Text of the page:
Distance: Though travelling to a club on a Sunday morning might sound like a breeze, consider you will inevitably spend much more time ferrying your child to and from the club as they get older—from games to mid-week training and social events.

Rugby parents: “Is there a culture of friendship and inclusivity amongst the parents?”, says Sam. “See if the families stick around to have a drink or some food after a game. Have a chat with some of them to see what they’re like. And also find out if they are supportive of other activities outside of rugby.”

The quality of its coffee: Okay, that’s only half true…I have yet to visit a club where they actually serve good coffee (Please do let us know if you’ve found one). But seriously, food and drink is a factor. My son is a vegetarian so it’s a relief that especially at home games, the volunteers in the kitchen ensure that there is always something hot and filling for him to eat afterwards. Simple and thoughtful things like this demonstrate how the club is invested in its players and make them feel more wanted.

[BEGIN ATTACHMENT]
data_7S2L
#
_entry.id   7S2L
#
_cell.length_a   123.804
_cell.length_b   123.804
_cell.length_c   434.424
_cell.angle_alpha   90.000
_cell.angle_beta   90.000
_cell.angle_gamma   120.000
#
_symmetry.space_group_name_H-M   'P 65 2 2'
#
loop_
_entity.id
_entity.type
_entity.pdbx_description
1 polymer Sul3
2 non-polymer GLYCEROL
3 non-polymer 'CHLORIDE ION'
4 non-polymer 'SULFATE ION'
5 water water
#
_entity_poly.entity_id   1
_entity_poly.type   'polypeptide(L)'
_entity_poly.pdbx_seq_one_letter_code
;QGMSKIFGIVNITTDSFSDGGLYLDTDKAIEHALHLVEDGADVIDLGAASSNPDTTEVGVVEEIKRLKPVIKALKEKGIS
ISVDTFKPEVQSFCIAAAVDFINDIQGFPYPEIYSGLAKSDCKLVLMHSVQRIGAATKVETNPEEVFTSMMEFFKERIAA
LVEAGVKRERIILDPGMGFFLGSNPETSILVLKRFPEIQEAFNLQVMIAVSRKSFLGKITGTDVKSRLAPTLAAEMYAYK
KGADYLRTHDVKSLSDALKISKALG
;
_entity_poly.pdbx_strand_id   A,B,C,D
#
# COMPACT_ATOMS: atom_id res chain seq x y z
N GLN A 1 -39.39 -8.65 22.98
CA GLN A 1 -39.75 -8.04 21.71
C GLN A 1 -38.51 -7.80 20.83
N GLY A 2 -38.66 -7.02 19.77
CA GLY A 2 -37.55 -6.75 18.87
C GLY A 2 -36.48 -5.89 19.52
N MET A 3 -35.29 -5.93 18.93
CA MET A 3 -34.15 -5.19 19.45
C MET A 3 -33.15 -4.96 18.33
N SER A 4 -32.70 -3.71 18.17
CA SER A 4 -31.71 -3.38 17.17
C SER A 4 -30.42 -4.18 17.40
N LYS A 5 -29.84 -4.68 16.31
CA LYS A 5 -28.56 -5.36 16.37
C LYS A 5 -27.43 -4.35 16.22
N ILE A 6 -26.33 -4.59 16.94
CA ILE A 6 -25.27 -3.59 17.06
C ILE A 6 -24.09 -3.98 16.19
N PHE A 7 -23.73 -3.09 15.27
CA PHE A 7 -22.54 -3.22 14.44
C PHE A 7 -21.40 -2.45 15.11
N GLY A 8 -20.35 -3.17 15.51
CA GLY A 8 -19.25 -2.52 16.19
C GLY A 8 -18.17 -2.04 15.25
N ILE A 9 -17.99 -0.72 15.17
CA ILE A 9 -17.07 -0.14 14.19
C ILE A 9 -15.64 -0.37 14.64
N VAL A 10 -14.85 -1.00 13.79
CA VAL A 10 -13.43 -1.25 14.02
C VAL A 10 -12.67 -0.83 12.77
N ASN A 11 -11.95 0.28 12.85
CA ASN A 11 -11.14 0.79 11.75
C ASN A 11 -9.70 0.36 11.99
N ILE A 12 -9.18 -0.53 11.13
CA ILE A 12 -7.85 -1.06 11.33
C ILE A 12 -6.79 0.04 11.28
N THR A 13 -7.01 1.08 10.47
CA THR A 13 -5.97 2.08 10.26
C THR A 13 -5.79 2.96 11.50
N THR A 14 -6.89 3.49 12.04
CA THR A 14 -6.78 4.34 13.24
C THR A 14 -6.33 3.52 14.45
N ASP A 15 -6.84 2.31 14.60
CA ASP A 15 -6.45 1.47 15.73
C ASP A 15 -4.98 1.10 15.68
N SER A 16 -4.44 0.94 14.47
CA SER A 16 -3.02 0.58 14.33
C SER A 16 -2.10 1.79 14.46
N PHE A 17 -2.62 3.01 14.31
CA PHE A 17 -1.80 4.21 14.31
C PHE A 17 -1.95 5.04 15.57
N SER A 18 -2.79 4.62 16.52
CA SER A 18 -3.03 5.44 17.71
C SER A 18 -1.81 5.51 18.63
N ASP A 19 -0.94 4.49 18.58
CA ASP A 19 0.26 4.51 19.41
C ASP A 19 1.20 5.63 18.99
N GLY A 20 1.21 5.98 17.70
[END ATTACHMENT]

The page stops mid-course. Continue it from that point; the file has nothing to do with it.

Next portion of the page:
In for the win: “Don’t just look for the team that’s just about winning,” says Sam. “It’s always fun to win, but at what expense? Does the club play all of its squad and value them equally? The true values of rugby are teamwork, respect, enjoyment, discipline, and sportsmanship, so if your club stands by these values you’re already winning.”

Let us know your thoughts on what makes a brilliant rugby club





NU Generation Rugby

Army and Navy Women make up a Twickenham double header!


In 2020 the Army Women and Royal Navy Women will run out from the West stand on to the hallowed Twickenham turf for the first time in history. Since the first Women’s Inter Services match in 2003, the goal of playing at Twickenham Stadium has been held by many of the pioneers of the Service Women’s game.

1920 was a very special year for Service rugby. With the end of the Great War the newly formed Royal Air Force Rugby Union joined with the Army and Royal Navy to compete in the first Inter Service Rugby Championship. Both the matches involving the Royal Air Force were played at The Queen’s Club, London, but the Army v Navy match (which had been played at the restricted capacity Queen’s Club since 1907) made its move to a new venue, one that would be hosting its first ever Service rugby match: Twickenham Stadium. Who knew then that it would later become known as the Home of England Rugby. The Men’s annual Army v Navy match has taken place at Twickenham Stadium every year since 1920, with the exception only of the World War II years.